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thedrifter
03-27-05, 09:23 AM
Age is all in head for corpman
Submitted by: 2nd Marine Division
Story Identification #: 2005326216
Story by Cpl. Ken Melton



MARINE CORPS BASE CAMP LEJEUNE, N.C. (March 23, 2003) -- Most people begin thinking about retirement by the time they reach 50 years old. Being in or around a combat environment would likely be the last thing they would be considering. For one 57-year-old hospital corpsman with 3rd Battalion, 25th Marine Regiment, age will not slow him down.

Petty Officer 2nd Class Paul G. Nutter, a Hospital Corpsman from Akron, Ohio, is overseas and serving his country for a second time. This time though he is with a different service.

Nutter graduated from Akron-Butchel High School in 1966 where he won the regional 100-yard backstroke and 50-yard individual medley events in 1965 and 1966.

Upon graduating Nutter wanted to do something different instead of going to school or working at the local factory.

"My uncle was a Marine veteran of World War II. He inspired with my decision to go with the best," Nutter said. "So I joined the Corps."

In the Corps, Nutter served as an infantryman with Force Recon and participated in the Easter Offense in Hue City.

"This was the first time that we had ever fought house-to-house and street-to-street," Nutter stated. "The MOUT (Military Operations Urban Terrain) training that Marines go through today is a result of that."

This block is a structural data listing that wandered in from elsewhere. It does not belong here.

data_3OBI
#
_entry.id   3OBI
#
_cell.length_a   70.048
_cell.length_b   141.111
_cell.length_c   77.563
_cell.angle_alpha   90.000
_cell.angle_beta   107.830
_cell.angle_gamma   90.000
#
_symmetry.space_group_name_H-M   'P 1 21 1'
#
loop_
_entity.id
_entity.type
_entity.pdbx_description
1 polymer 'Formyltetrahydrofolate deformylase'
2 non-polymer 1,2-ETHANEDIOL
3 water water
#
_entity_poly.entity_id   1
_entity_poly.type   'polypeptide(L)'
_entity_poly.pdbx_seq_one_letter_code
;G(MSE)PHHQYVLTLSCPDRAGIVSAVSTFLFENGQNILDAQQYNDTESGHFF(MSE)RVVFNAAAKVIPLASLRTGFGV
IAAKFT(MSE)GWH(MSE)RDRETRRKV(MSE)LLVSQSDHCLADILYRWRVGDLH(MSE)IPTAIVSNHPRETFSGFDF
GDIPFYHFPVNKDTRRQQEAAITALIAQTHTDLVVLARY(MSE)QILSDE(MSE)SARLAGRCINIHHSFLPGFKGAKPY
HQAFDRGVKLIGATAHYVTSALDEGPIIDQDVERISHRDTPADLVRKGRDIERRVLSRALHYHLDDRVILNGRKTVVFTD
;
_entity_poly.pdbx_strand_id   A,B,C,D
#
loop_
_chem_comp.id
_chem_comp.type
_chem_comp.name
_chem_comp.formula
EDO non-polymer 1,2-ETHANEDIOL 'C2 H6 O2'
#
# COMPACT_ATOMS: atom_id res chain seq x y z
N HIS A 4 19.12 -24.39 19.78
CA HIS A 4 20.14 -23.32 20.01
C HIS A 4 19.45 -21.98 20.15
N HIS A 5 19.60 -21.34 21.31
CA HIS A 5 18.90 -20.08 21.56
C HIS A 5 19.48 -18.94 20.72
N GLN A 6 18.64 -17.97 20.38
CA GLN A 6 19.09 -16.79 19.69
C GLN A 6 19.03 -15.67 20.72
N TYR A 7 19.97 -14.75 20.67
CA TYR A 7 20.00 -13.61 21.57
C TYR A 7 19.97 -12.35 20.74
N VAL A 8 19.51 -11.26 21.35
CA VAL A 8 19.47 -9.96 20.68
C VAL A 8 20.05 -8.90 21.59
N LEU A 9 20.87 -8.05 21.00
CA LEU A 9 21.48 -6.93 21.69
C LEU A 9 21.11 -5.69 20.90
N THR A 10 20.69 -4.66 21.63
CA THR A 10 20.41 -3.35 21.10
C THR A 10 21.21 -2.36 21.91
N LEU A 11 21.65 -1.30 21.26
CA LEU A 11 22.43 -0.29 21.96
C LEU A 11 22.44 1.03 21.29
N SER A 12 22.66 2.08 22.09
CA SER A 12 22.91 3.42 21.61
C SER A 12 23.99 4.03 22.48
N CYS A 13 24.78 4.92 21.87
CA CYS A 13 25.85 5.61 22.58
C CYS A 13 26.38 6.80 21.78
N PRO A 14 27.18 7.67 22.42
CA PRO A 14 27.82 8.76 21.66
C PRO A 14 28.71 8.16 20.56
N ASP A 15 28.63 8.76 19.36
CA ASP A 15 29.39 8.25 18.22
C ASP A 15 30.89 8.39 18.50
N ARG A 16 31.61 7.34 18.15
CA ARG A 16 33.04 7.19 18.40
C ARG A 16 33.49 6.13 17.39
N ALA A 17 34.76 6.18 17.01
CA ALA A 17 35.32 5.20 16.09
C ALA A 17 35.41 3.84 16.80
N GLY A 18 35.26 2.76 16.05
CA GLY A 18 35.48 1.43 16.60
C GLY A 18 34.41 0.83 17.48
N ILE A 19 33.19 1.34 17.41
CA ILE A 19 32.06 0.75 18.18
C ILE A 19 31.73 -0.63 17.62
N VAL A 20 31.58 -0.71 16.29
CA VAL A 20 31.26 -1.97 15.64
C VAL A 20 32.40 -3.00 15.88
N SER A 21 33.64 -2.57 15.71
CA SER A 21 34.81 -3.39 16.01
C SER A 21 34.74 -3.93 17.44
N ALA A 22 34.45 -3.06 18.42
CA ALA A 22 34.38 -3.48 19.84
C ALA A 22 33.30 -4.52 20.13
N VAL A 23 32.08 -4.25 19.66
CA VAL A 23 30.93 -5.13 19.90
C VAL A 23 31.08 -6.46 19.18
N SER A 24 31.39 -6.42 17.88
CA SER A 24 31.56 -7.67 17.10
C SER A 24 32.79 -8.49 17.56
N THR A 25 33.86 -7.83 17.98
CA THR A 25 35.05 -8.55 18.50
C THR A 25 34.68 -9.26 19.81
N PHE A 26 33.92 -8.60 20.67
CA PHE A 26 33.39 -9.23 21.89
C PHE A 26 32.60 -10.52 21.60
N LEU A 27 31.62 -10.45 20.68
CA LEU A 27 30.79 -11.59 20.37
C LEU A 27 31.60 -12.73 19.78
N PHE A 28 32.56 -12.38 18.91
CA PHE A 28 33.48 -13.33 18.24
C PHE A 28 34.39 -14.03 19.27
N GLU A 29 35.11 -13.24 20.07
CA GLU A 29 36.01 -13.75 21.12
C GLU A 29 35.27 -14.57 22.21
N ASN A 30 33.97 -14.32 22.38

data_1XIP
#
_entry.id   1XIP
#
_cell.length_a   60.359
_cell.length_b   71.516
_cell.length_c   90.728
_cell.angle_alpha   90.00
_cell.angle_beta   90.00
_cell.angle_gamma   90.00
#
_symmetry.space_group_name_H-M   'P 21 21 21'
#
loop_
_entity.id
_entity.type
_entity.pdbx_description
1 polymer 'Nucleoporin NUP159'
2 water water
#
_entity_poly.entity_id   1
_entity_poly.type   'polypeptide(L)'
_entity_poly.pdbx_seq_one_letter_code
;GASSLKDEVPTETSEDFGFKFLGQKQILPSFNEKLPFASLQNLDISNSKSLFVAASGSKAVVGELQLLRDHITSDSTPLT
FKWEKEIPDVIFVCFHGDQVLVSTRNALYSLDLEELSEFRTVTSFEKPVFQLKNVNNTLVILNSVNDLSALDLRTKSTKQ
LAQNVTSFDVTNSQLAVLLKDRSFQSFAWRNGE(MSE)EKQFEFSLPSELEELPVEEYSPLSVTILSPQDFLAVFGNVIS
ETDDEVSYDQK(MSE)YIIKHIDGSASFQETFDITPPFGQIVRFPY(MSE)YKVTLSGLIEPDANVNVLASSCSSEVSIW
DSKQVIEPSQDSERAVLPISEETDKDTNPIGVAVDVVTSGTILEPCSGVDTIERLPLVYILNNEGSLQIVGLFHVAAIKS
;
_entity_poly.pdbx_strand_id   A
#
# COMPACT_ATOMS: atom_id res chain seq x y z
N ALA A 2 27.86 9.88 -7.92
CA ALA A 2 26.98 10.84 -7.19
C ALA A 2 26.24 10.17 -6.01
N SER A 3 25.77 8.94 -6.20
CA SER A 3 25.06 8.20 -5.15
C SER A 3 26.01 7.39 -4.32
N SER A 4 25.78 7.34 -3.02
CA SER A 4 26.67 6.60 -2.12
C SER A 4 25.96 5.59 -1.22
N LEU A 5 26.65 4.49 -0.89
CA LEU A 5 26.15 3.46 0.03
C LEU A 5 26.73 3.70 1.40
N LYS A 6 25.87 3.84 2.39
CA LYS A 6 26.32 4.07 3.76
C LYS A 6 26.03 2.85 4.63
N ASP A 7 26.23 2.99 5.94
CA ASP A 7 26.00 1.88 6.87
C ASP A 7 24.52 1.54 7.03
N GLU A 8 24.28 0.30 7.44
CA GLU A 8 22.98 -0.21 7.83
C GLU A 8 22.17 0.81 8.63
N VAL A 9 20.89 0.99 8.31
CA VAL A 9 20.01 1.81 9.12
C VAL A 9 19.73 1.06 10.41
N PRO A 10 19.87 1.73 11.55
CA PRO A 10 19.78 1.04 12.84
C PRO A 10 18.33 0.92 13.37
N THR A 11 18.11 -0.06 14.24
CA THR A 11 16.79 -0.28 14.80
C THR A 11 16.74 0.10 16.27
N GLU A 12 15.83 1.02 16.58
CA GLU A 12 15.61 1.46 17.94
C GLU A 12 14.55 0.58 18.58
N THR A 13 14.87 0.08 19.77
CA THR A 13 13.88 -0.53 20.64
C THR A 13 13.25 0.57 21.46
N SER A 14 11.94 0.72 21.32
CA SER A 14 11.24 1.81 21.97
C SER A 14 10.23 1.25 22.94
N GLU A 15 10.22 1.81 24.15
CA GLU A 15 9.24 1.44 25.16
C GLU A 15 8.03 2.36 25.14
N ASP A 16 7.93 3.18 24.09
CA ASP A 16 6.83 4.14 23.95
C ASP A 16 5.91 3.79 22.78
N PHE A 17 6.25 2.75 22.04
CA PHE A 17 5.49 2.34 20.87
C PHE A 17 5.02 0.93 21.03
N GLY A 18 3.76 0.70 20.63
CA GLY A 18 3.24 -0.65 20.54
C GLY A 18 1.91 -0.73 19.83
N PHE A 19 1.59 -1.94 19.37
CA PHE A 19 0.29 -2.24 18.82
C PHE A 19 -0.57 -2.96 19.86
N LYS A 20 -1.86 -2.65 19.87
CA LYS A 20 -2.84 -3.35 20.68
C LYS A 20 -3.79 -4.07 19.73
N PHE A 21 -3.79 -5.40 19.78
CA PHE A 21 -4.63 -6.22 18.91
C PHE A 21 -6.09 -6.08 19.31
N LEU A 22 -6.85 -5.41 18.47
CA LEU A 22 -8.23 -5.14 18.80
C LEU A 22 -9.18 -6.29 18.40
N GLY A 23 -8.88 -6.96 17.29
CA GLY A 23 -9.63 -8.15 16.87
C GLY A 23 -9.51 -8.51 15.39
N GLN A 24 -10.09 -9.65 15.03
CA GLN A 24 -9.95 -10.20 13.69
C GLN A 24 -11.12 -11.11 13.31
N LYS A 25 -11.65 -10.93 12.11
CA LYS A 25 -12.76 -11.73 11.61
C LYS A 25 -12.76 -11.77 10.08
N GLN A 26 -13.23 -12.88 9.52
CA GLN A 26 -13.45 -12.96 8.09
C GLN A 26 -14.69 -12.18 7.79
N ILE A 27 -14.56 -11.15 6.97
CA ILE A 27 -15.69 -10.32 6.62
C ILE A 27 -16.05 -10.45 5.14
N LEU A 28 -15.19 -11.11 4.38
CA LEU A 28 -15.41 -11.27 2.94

After serving eight years in the Marine Corps, reaching the rank of gunnery sergeant, Nutter returned to civilian life. Returning from serving his country, he found himself continuing to serve those in need by becoming a fireman and paramedic. During this time he also attended Akron University and graduated with an Associate's Degree in Gerontology in 1978.

In 1990 he became a full-time paramedic and decided to serve his nation again, but this time he choose a different Corps.

"I joined the Naval Reserves as a field corpsman right at the start of the Gulf war," Nutter said. "I wanted to be able to help my fellow Marines with the knowledge I had gained from my civilian life experience."

While he didn't get the chance to deploy then, he kept his skills sharp so if he were ever called upon he would be ready.

As Operation Iraqi Freedom rolled into its third year, he received his chance to deploy in support of the Marines. In March he found himself in Iraq with the Marines of 3rd Battalion, 25th Marine Regiment.

Though his wife has concerns for his safety due to his age, Nutter knows the Marines around him will keep him safe.

"My wife worries more now because of my age than she did when I was deployed in '66. We were just dating back then," He explained. "I know that everything will be alright as long as the Marines are here and the corpsman are here to keep them healthy."

Nutter has served 23 years in the military and is the oldest service member attached to the battalion. He plans to retire after his mission here.

"I've seen a lot, done a lot and made a difference over the past few decades. I never had any regrets as long as I know I helped keep the Marines and the Naval Corps going strong," Nutter finished.

Ellie